Isuzu Rodeo Sport

The Isuzu Rodeo Sport originally began life as the Isuzu Amigo before the Rodeo Sport nameplate was attached. The early 2000s were a time of change for the beleaguered automotive company. Declining sales led to the company to team up with GM for many of its vehicles. During this period, it changed the names of vehicles to slim down its offerings in North America.

The Amigo nameplate was changed to the Rodeo Sport in 2000. Only one generation of the Rodeo Sport was released before the line was discontinued in 2003 due to terrible sales; only 4990 units were sold in 2001. Isuzu pulled out of the U.S. market in 2009.

More on the Isuzu Rodeo Sport
About the Isuzu Rodeo Sport

The Isuzu Rodeo Sport is known as a cute, smaller sports utility vehicle (SUV) with an attractive design somewhat let down by the mechanics of the vehicle. For all of its outward attractiveness, the interior felt somewhat cheap. Not only that, but the inside was incredibly cramped as well, even for the driver.

The steering of the Rodeo Sport was too sloppy, especially for an SUV. For a small vehicle, engine noise was a big problem when revving the V-6. The suspension did little to handle bumps in the road, let alone any off-road driving you might be interested in.

Like so many Isuzu vehicles of this period, the mechanics and design of the car lagged behind the competition.

Isuzu Rodeo Sport Features

Only one generation of the Isuzu Rodeo Sport was made during its three-year run.

The Rodeo Sport was built on the same chassis as the Rodeo, but the chassis wasn’t nearly as long, and the Sport body was nine inches shorter than the four-door Rodeo. The Rodeo Sport came as a two-door hard-top or soft-top convertible.

The 2001 Rodeo Sport had a selection of engines. The 2.2-liter four-cylinder was available as a five-speed manual or a four-speed automatic and produced 130 horsepower. A 3.2-liter V-6 version was available while that produced 205 horsepower. It was available on a two-wheel drive and four-wheel drive version with four-speed automatic. A V-6 convertible version of the vehicle was available as a two-wheel drive or four-wheel drive version, including one engine controlled by a five-speed manual.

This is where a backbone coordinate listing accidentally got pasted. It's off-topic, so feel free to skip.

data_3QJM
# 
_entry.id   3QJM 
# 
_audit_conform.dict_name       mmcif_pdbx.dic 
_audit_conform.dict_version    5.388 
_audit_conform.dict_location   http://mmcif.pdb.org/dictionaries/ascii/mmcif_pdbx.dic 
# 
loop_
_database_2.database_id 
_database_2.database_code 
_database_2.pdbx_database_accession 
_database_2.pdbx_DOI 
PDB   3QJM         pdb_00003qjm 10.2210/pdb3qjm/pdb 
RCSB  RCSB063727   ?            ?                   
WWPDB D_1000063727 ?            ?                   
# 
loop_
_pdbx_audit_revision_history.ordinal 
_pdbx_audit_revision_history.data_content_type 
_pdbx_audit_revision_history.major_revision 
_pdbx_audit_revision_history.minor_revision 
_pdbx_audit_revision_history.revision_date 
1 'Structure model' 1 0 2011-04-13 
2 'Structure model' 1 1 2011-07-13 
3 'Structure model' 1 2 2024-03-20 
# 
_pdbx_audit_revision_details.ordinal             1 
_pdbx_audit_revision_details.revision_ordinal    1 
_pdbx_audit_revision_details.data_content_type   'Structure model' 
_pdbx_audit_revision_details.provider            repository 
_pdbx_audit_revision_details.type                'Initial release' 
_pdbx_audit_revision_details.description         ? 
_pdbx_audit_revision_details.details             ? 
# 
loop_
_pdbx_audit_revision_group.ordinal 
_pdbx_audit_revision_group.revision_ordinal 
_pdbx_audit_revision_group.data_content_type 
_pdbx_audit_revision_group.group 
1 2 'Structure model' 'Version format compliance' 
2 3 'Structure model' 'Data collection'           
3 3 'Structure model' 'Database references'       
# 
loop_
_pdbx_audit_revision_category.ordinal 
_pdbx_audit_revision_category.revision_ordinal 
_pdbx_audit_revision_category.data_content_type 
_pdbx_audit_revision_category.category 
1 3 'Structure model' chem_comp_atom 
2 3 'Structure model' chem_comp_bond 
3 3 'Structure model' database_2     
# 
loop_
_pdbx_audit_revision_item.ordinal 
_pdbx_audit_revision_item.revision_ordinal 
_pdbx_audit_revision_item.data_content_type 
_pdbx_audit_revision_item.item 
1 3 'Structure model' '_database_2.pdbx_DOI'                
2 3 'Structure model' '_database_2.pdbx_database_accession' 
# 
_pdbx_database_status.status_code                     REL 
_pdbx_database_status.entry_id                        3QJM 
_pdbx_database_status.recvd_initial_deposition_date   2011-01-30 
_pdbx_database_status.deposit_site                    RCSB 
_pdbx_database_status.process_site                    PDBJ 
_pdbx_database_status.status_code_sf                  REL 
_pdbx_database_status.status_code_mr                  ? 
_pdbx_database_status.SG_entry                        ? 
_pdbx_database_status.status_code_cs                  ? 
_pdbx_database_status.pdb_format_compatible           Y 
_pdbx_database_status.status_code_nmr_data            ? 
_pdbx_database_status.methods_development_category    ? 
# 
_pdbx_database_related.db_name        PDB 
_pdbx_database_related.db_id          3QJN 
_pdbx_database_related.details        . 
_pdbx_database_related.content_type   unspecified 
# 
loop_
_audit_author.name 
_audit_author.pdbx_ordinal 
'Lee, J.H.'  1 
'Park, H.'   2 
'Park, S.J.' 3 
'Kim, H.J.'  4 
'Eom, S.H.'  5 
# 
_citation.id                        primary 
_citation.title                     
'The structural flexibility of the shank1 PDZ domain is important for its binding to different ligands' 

The 2002 Rodeo Sport was available with several different engines during its run. A 2.2-liter, four-cylinder engine with a four speed automatic produced 130 horsepower at 4000 rpm and 144 lb-ft of torque. A 2.2-liter four-cylinder with a five-speed manual was also available with the same power as the four-speed. A 3.2-liter V-6 engine was available as it produced 205 horsepower and 214 lb-ft of torque, a big increase over the 2.2. It was available with a four-speed automatic in both a two-wheel and four-wheel drive version. A V-6 convertible version was also available.

A lot of options were dropped in the last year of the Rodeo Sport’s production. The vehicle was only available as a 2.2-liter four-speed automatic or five-speed manual. The standard V-6 was dropped in favor of the V-6 with four-speed automatic or a V-6 four-wheel drive with a five-speed manual transmission.

Isuzu Rodeo Sport Evolution

The Isuzu Rodeo Sport was one of the first midsize SUVs to truly marry the needs of the urban landscape with off-road capabilities. These vehicles were suitable for day-to-day use.

The second generation vehicles are better suited for today’s driver. It’s quieter on the inside with a reduced weight and better fuel economy. Unfortunately, even with updates to the Rodeo, it was still out-classed by the competitors. Perhaps this is the reason the Isuzu company left the U.S. market in 2008.

The Isuzu Rodeo Sport was discontinued in 2004. Since all production in the U.S. ceased in 2008, Isuzu enthusiasts stopped expecting a comeback for models like the Rodeo.

The interior of the vehicle was lacking in all kinds of luxury that was offered standard by the competitors of the time. A standard AM/FM radio with four speakers came on the base model, and the top of the line V-6 models only offered a single CD player as an upgrade. The cabin had reading lights and an interior cabin light. The top models had cruise control as well as controls on the steering wheel. The V-6 models also came with a tilt steering wheel, making the ride a bit more comfortable. Cloth bucket seats did not allow for a lot of adjustments unfortunately, seriously hindering the ride quality.

Hard-top versions of the vehicle had a removable glass sunroof or a removable top. The Rodeo Sport wasn’t the most user-friendly convertible on the market.

Fuel economy wasn’t terrible as the engine received 18/22 mpg city/highway in 2003.

Safety features on the vehicle were dismal, although four-wheel anti-lock brakes (ABS) were available. Even the late models lacked proper airbags and tested poorly in the International Institute of Highway Safety (IIHS) crash tests for offset frontal impact.

It is best to steer clear of the Rodeo Sport at all costs. Competitors have so much more to offer. It is no wonder Isuzu went the way of the dinosaur in the U.S. market.

Select an Isuzu Rodeo Sport Year

2003 Isuzu Rodeo Sport

SUV, Utility/Offroad

2002 Isuzu Rodeo Sport

SUV, Utility/Offroad

The 2002 Isuzu Rodeo Sport is affordable, sporty, and very off-road capable.

2001 Isuzu Rodeo Sport

SUV, Utility/Offroad

The 2001 Isuzu Rodeo Sport, in a way, starts new for 2001, as it carries a new name.